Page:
“This led to the collection of over 250 cassava germ plasm, we evaluated them for farmer preference and also the ones not susceptible to the African mosaic diseases- most predominant cassava disease”, he noted.

“The improved cassava varieties we have planted in this farm are good for home use especially for the preparation of “fufu and Akekye” but more importantly we have varieties that contain huge volumes/content of starch appropropriate for industrial use” Dr Aduening explained.

FAO promoting improved cassava varieties with industrial potential

Moussa Djagoudi, noted “we observed from the field that varieties met the requirement of industry/market and this to an extent is the business model FAO is promoting, that is producing high yielding cassava varieties needed by the market, simply means strengthening the linkage between producers, processors and buyers”.

“This is what the project is trying to promote, strengthening linkages between small actors and buyers in roots and tubers sector in Africa and “We are happy to bring many actors from other countries to see what Ghana is doing”, he emphasised.

Moussa also explained that this high yielding cassava varieties are responding to the need of the consumers and market and this will create demand for the crop, increase production which will eventually lead to more revenue for the value chains actors.

Research for Development at its best

Georges Mbanda,  President of National Cassava Processors Association, Cameroun, also a farmer, praised the Ghanaian researchers for linking research to development, saying ‘’ here we see that the researchers involved the farmers taking into consideration their culture in branding the varieties and giving names to varieties which reflects their regions, this makes it very easy for penetration.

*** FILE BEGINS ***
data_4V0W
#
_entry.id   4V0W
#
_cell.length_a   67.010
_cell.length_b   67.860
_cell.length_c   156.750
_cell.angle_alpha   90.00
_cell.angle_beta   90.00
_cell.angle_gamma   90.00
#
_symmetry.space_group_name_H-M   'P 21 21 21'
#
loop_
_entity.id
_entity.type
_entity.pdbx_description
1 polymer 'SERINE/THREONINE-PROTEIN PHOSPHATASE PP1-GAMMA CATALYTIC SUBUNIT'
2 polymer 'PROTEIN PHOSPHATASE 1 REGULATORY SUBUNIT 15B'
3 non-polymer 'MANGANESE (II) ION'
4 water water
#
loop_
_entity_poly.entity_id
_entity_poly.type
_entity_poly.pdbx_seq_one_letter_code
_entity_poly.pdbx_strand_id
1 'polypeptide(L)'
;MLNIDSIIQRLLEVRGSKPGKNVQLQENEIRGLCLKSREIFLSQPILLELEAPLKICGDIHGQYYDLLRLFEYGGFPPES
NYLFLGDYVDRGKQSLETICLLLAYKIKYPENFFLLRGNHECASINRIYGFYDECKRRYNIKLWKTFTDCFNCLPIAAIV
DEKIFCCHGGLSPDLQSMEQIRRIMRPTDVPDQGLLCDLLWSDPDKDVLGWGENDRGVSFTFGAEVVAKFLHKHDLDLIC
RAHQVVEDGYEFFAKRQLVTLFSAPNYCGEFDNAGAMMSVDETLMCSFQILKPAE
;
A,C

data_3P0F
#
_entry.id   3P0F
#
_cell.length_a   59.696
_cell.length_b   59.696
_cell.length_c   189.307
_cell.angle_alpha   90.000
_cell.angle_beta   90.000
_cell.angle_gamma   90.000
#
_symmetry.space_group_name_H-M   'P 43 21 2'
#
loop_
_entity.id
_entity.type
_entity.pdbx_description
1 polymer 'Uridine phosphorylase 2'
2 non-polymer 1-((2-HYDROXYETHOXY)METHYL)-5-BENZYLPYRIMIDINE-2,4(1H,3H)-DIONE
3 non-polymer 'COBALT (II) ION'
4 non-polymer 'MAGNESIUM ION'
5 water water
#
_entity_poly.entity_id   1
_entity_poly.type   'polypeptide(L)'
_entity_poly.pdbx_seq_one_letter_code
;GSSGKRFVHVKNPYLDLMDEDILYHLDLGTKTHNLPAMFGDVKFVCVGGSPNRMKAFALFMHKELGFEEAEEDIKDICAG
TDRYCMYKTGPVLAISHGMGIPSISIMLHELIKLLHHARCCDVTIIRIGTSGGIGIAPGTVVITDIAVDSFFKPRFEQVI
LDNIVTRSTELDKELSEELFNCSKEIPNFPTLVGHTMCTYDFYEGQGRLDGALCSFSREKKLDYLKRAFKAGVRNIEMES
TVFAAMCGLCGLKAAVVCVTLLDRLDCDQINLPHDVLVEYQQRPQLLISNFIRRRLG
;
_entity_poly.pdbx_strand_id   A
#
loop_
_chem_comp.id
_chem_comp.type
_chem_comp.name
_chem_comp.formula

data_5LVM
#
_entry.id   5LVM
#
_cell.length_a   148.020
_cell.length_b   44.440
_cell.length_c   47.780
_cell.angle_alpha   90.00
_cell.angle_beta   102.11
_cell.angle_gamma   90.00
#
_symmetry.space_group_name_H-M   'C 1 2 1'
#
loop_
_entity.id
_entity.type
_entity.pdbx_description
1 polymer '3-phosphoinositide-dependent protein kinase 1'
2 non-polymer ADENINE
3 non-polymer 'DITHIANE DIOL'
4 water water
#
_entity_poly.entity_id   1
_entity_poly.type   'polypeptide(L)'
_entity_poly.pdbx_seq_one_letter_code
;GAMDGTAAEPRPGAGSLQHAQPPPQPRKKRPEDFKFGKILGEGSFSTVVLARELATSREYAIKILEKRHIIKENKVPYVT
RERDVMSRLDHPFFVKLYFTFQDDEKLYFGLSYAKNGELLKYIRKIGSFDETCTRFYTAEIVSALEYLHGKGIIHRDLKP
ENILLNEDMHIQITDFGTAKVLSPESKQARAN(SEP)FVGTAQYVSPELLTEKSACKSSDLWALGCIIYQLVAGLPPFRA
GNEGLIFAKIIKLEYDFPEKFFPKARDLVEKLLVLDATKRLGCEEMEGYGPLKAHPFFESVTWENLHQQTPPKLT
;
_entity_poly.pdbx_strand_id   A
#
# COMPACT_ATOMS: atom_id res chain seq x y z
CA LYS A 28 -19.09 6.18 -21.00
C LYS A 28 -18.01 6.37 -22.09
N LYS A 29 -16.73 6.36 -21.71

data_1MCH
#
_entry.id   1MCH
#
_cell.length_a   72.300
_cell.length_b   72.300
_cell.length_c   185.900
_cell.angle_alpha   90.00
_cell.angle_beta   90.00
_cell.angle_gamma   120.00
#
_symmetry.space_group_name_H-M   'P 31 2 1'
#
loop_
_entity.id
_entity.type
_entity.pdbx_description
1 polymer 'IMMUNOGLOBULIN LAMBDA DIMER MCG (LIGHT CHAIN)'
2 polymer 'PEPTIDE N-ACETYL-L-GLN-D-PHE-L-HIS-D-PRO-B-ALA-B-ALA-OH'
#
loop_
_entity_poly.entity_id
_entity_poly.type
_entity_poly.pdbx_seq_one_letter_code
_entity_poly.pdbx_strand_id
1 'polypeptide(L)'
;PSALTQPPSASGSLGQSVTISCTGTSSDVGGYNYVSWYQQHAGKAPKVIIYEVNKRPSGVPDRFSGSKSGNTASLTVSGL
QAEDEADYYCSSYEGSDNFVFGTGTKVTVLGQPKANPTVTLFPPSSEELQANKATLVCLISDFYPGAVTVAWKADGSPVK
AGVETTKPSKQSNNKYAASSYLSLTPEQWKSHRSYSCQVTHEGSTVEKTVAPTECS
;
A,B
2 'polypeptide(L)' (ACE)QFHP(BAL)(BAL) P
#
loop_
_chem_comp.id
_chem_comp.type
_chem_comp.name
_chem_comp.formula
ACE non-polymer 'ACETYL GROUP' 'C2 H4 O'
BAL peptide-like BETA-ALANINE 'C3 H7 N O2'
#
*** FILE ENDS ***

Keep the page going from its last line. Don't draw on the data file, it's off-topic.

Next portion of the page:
He welcomed the development of the cassava harvester and improved high yielding varieties saying “this is situation of research for development and not just ordinary research, the research is inclusive, the farmers interest were considered, they were part of it.

‘’This is worth considering in Cameroun, although we have very good research materials they are named in the languages they consider sometimes by the size of the tubers or the number of the leaves, and this is lost on them over a period of time’.

Ayodele Omowumi David, a Project Coordinator at the African Agricultural Technology Foundation (AATF), Nigeria, said the focus of the workshop, which strengthens linkages between farmers, producers and consumer, will impact a farming projects currently executed in Nigeria, adding that it is strategic because farmers need such links to improve their livelihood and better their income. 

About the project

The project “Strengthening linkages between small actors and buyers in the Roots and Tubers sector in Africa’’ is funded by the European Union and is being implemented in seven countries in Africa: Benin, Cameroon, Cote d’Ivoire, Ghana, Malawi, Rwanda and Uganda. This project aims at improving the livelihoods of small producers and other actors engaged in the roots and tubers value chains.


 [DM(1]The project covers these countries but they were not present at the workshop because they don’t deal with cassava. Participants from Nigeria, Senegal, Mali and Burkina that are actually part of the project beneficiary countries shared their experiences with the audience.